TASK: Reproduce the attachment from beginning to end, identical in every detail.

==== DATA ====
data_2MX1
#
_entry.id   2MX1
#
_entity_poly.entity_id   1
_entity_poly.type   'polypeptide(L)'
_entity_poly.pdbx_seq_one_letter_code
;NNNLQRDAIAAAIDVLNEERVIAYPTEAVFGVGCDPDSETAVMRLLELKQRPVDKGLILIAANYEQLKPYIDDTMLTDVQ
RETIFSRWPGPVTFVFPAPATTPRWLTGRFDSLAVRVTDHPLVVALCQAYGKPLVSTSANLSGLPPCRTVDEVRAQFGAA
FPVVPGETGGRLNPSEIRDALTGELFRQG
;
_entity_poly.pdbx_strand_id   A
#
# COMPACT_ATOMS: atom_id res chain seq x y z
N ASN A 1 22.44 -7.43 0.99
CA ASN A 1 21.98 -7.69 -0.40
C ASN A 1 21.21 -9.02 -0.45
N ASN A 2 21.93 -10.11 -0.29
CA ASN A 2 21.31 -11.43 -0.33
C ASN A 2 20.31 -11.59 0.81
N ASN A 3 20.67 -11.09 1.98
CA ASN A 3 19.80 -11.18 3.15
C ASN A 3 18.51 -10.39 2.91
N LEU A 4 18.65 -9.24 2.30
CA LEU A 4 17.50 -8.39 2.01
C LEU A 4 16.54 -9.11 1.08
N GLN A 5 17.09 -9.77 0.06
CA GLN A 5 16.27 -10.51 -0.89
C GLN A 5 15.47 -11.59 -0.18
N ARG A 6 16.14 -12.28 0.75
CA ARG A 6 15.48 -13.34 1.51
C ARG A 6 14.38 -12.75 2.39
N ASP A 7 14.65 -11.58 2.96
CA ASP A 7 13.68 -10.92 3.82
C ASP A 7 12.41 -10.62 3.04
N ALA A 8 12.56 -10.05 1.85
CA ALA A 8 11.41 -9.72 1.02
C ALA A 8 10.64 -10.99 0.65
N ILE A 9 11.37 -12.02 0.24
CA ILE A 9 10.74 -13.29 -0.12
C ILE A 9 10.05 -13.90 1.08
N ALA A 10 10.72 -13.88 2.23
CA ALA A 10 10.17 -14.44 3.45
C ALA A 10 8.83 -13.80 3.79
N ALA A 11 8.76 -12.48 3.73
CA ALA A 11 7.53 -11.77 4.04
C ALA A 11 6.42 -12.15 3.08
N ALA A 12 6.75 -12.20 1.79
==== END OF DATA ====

data_2MX1
#
_entry.id   2MX1
#
_entity_poly.entity_id   1
_entity_poly.type   'polypeptide(L)'
_entity_poly.pdbx_seq_one_letter_code
;NNNLQRDAIAAAIDVLNEERVIAYPTEAVFGVGCDPDSETAVMRLLELKQRPVDKGLILIAANYEQLKPYIDDTMLTDVQ
RETIFSRWPGPVTFVFPAPATTPRWLTGRFDSLAVRVTDHPLVVALCQAYGKPLVSTSANLSGLPPCRTVDEVRAQFGAA
FPVVPGETGGRLNPSEIRDALTGELFRQG
;
_entity_poly.pdbx_strand_id   A
#
# COMPACT_ATOMS: atom_id res chain seq x y z
N ASN A 1 22.44 -7.43 0.99
CA ASN A 1 21.98 -7.69 -0.40
C ASN A 1 21.21 -9.02 -0.45
N ASN A 2 21.93 -10.11 -0.29
CA ASN A 2 21.31 -11.43 -0.33
C ASN A 2 20.31 -11.59 0.81
N ASN A 3 20.67 -11.09 1.98
CA ASN A 3 19.80 -11.18 3.15
C ASN A 3 18.51 -10.39 2.91
N LEU A 4 18.65 -9.24 2.30
CA LEU A 4 17.50 -8.39 2.01
C LEU A 4 16.54 -9.11 1.08
N GLN A 5 17.09 -9.77 0.06
CA GLN A 5 16.27 -10.51 -0.89
C GLN A 5 15.47 -11.59 -0.18
N ARG A 6 16.14 -12.28 0.75
CA ARG A 6 15.48 -13.34 1.51
C ARG A 6 14.38 -12.75 2.39
N ASP A 7 14.65 -11.58 2.96
CA ASP A 7 13.68 -10.92 3.82
C ASP A 7 12.41 -10.62 3.04
N ALA A 8 12.56 -10.05 1.85
CA ALA A 8 11.41 -9.72 1.02
C ALA A 8 10.64 -10.99 0.65
N ILE A 9 11.37 -12.02 0.24
CA ILE A 9 10.74 -13.29 -0.12
C ILE A 9 10.05 -13.90 1.08
N ALA A 10 10.72 -13.88 2.23
CA ALA A 10 10.17 -14.44 3.45
C ALA A 10 8.83 -13.80 3.79
N ALA A 11 8.76 -12.48 3.73
CA ALA A 11 7.53 -11.77 4.04
C ALA A 11 6.42 -12.15 3.08
N ALA A 12 6.75 -12.20 1.79